These Smug Citizens Bank Ads Show Exactly What’s Screwed Up About Banking

If a bank wants to offer a checking account that isn’t as terrible as most of what’s out there, that’s fine. But that bank shouldn’t pat itself on the back and act like it’s doing consumers a favor just because it gives them a slightly easier way to avoid being nickel-and-dimed.

Rhode Island-based Citizens Bank recently started running a series of TV spots to let people know about its “One Deposit” checking program, which waives the monthly maintenance fee for customers who make at least a single deposit, of any amount, each month.

That in itself is not a bad thing. It’s certainly better than the growing number of checking accounts that either come with unavoidable monthly fees or require minimum average monthly balance of a few hundred to a few thousand dollars.

So why is the Citizens Bank ad problematic?

Because it assumes that you should be absolutely delighted — to the point of giving the bank gifts — for merely offering a program that isn’t entirely evil.

The ad above features Citizens Bank employees sitting in the break room surrounded by customer-given cakes, treats, flowers, and sporting hand-knitted “Number One Banker” sweaters.

In the ad below, a customer is so overwhelmed by the possibility that she might have something that vaguely resembles free checking that she gives her dog to the banker.

The presumed message of the ads is, “Hey, here’s a product that is so awesome you’ll love it!”

But the reality is that free checking used to be the standard for personal accounts. The fact that these ads stop just short of a fireworks celebration for a checking account that still has a monthly maintenance fee is a sad reflection of the state of banking these days.

A recent study found that a growing number of banks no longer anything that counts as truly free checking, in spite of the fact U.S. consumers currently have a record amount of cash on deposit in basic checking accounts, the overwhelming majority of it in accounts that accrue no interest.

Meanwhile, in the last 30 years, more than 10,000 banks have vanished, mostly through acquisition. So more money is being stashed in fewer banks with most people not expecting anything in return except for the ability to occasionally access their funds.

The remaining banks — the fewest since before the Great Depression — currently hold nearly a trillion dollars in money in no-interest accounts. The banks have access to these funds to loan out, invest and (hopefully) make a positive return on.

Rather than suggesting that customers should be orgasmic with joy about the prospect of affordable checking, it is the banks that should be thanking American consumers for letting them hold on to their money and not only ask for nothing in return, but be willing to pay for it.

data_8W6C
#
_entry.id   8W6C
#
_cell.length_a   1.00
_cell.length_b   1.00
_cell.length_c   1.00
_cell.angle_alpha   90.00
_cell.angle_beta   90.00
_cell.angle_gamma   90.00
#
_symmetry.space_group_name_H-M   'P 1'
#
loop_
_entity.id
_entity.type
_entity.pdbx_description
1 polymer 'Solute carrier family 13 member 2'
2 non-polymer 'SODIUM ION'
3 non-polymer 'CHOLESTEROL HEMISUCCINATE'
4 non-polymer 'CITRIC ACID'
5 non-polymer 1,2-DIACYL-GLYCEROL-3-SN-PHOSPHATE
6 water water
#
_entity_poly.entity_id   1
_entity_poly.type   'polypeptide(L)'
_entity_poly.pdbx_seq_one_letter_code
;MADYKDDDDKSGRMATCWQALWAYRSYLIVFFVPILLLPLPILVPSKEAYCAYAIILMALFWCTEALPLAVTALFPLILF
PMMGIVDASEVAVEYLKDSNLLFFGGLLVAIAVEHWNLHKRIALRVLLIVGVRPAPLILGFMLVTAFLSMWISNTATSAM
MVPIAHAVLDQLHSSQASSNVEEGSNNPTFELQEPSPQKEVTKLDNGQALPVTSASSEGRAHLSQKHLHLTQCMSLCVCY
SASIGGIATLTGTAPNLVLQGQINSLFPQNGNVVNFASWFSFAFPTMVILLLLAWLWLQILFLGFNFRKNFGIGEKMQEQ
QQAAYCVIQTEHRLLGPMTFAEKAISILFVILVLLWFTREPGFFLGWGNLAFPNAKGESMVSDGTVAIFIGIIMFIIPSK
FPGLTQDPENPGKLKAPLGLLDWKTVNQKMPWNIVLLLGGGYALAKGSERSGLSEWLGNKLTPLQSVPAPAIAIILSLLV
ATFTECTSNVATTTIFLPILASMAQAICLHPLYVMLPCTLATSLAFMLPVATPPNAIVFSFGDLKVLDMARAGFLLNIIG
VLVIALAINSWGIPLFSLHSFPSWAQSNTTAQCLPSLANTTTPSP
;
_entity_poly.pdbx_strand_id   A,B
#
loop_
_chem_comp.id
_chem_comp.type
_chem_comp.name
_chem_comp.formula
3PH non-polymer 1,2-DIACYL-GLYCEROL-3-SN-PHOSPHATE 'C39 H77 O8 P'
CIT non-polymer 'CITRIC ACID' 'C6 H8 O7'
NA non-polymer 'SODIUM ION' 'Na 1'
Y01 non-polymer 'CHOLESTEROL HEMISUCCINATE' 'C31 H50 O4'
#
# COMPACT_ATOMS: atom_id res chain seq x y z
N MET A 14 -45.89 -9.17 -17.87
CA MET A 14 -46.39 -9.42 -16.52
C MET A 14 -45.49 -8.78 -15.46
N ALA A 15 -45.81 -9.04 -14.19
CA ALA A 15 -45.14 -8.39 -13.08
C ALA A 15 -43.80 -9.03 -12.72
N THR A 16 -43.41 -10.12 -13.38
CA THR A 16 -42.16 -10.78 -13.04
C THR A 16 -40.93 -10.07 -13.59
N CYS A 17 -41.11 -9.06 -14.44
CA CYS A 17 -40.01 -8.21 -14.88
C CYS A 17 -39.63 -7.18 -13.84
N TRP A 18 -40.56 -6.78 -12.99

You can now follow Chris on Twitter: @themorrancave

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  1. jaredgreenwald says:

    Maybe I’m just naive but I saw that ads as I live close to RI and I took them more as a joke than anything else.

  2. GoldHillDave says:

    My Credit Union has free checking, has since they started having checking accounts sometime in the 70’s. And Ally Bank, an online bank where I keep some money because the savings interest rates are better, pays interest on checking. Not a lot, but it’s better than charging a fee!

  3. PhillyDom says:

    Charles Schwab Bank – no fees, pays interest, reimburses ATM fees, and even gives you a day’s advance notice before bouncing a check to give you time to deposit money to cover it. You have to open a Schwab brokerage account to get their checking account, but you don’t have to use the brokerage account.

  4. SuperSpeedBump says:

    Prior to getting married I was with a small bank that had only 3 branches. They were great. They knew my name, had no fees, remembered things about me, and didn’t give me a whole lot of hassle when I went to to do business with them. All I had to do was have a minimum balance of $100… which for me was not a problem.

    Then I got married and moved closer to my Wife’s job. I closed my account, got a joint account, and everything got worse. Fees were on everything! Foreign Purchase Fee, ATM ‘Access’ and ‘Usage’ Fees, 24 Hold on Deposits. No one remembers our name, and they give me gruff about little things all the time. Things that were never a problem at my old bank… where they knew who I was.

    And what are all these fees for? I think it had a lot to do with paying Aaron Rodgers to be their official spokesperson.

    We’re in the process of switching to a Credit Union.

  5. craftman1 says:

    “The banks have access to these funds to loan out, invest and (hopefully) make a positive return on.”

    The Federal Funds rate is [much] lower than in the past, they are making way less with the deposits than they used to. The “free” checking service – don’t forget they are providing you a service, nobody has to keep their money in a bank – used to be covered by 4-6% returns. Now with basically 0-3% returns they have to charge separate fees for the actual services they are providing.

    It’s the same as with baggage fees. Something used to be proclaimed “free” even though the costs were just not transparent. Now that they are transparent people get enraged and demand action as if something evil is going on.